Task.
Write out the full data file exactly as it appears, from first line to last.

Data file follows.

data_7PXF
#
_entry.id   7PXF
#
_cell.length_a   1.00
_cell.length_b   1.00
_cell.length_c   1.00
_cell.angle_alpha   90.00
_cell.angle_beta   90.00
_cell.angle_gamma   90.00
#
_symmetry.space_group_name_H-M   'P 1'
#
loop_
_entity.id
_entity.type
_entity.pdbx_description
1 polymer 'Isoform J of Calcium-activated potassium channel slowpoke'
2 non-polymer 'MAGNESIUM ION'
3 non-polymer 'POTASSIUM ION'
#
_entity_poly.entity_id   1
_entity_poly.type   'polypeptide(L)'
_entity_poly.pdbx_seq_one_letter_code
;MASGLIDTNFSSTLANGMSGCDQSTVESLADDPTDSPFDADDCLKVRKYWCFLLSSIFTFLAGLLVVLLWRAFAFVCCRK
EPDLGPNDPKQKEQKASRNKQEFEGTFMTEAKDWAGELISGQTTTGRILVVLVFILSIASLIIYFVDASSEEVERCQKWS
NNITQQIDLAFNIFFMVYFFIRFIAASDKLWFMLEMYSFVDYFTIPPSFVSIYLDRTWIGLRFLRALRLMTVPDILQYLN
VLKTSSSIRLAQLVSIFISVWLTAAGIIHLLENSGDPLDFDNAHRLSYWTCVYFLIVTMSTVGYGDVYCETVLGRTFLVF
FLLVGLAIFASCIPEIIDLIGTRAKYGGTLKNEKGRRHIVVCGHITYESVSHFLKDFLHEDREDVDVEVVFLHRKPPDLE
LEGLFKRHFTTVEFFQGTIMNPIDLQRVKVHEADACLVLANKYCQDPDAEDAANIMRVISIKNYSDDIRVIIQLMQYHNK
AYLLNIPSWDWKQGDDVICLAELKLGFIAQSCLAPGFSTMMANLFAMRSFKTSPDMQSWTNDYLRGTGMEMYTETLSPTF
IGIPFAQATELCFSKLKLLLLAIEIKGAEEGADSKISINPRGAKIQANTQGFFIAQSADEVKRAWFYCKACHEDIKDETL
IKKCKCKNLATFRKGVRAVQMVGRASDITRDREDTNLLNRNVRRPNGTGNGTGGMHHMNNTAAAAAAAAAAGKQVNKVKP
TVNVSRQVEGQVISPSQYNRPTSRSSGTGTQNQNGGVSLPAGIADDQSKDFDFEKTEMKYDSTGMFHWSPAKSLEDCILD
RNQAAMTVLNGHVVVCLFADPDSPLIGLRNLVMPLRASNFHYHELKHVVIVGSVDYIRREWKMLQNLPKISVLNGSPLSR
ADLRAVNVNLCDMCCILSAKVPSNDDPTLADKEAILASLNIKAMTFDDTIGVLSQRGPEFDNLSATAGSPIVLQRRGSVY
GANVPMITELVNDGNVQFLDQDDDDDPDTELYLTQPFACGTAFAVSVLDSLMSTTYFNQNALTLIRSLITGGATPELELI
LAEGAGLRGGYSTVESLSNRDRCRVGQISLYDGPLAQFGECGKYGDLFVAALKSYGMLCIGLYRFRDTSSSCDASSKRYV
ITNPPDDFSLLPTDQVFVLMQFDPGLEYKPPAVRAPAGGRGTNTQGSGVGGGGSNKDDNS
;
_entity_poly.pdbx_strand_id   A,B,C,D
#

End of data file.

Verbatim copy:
data_7PXF
#
_entry.id   7PXF
#
_cell.length_a   1.00
_cell.length_b   1.00
_cell.length_c   1.00
_cell.angle_alpha   90.00
_cell.angle_beta   90.00
_cell.angle_gamma   90.00
#
_symmetry.space_group_name_H-M   'P 1'
#
loop_
_entity.id
_entity.type
_entity.pdbx_description
1 polymer 'Isoform J of Calcium-activated potassium channel slowpoke'
2 non-polymer 'MAGNESIUM ION'
3 non-polymer 'POTASSIUM ION'
#
_entity_poly.entity_id   1
_entity_poly.type   'polypeptide(L)'
_entity_poly.pdbx_seq_one_letter_code
;MASGLIDTNFSSTLANGMSGCDQSTVESLADDPTDSPFDADDCLKVRKYWCFLLSSIFTFLAGLLVVLLWRAFAFVCCRK
EPDLGPNDPKQKEQKASRNKQEFEGTFMTEAKDWAGELISGQTTTGRILVVLVFILSIASLIIYFVDASSEEVERCQKWS
NNITQQIDLAFNIFFMVYFFIRFIAASDKLWFMLEMYSFVDYFTIPPSFVSIYLDRTWIGLRFLRALRLMTVPDILQYLN
VLKTSSSIRLAQLVSIFISVWLTAAGIIHLLENSGDPLDFDNAHRLSYWTCVYFLIVTMSTVGYGDVYCETVLGRTFLVF
FLLVGLAIFASCIPEIIDLIGTRAKYGGTLKNEKGRRHIVVCGHITYESVSHFLKDFLHEDREDVDVEVVFLHRKPPDLE
LEGLFKRHFTTVEFFQGTIMNPIDLQRVKVHEADACLVLANKYCQDPDAEDAANIMRVISIKNYSDDIRVIIQLMQYHNK
AYLLNIPSWDWKQGDDVICLAELKLGFIAQSCLAPGFSTMMANLFAMRSFKTSPDMQSWTNDYLRGTGMEMYTETLSPTF
IGIPFAQATELCFSKLKLLLLAIEIKGAEEGADSKISINPRGAKIQANTQGFFIAQSADEVKRAWFYCKACHEDIKDETL
IKKCKCKNLATFRKGVRAVQMVGRASDITRDREDTNLLNRNVRRPNGTGNGTGGMHHMNNTAAAAAAAAAAGKQVNKVKP
TVNVSRQVEGQVISPSQYNRPTSRSSGTGTQNQNGGVSLPAGIADDQSKDFDFEKTEMKYDSTGMFHWSPAKSLEDCILD
RNQAAMTVLNGHVVVCLFADPDSPLIGLRNLVMPLRASNFHYHELKHVVIVGSVDYIRREWKMLQNLPKISVLNGSPLSR
ADLRAVNVNLCDMCCILSAKVPSNDDPTLADKEAILASLNIKAMTFDDTIGVLSQRGPEFDNLSATAGSPIVLQRRGSVY
GANVPMITELVNDGNVQFLDQDDDDDPDTELYLTQPFACGTAFAVSVLDSLMSTTYFNQNALTLIRSLITGGATPELELI
LAEGAGLRGGYSTVESLSNRDRCRVGQISLYDGPLAQFGECGKYGDLFVAALKSYGMLCIGLYRFRDTSSSCDASSKRYV
ITNPPDDFSLLPTDQVFVLMQFDPGLEYKPPAVRAPAGGRGTNTQGSGVGGGGSNKDDNS
;
_entity_poly.pdbx_strand_id   A,B,C,D
#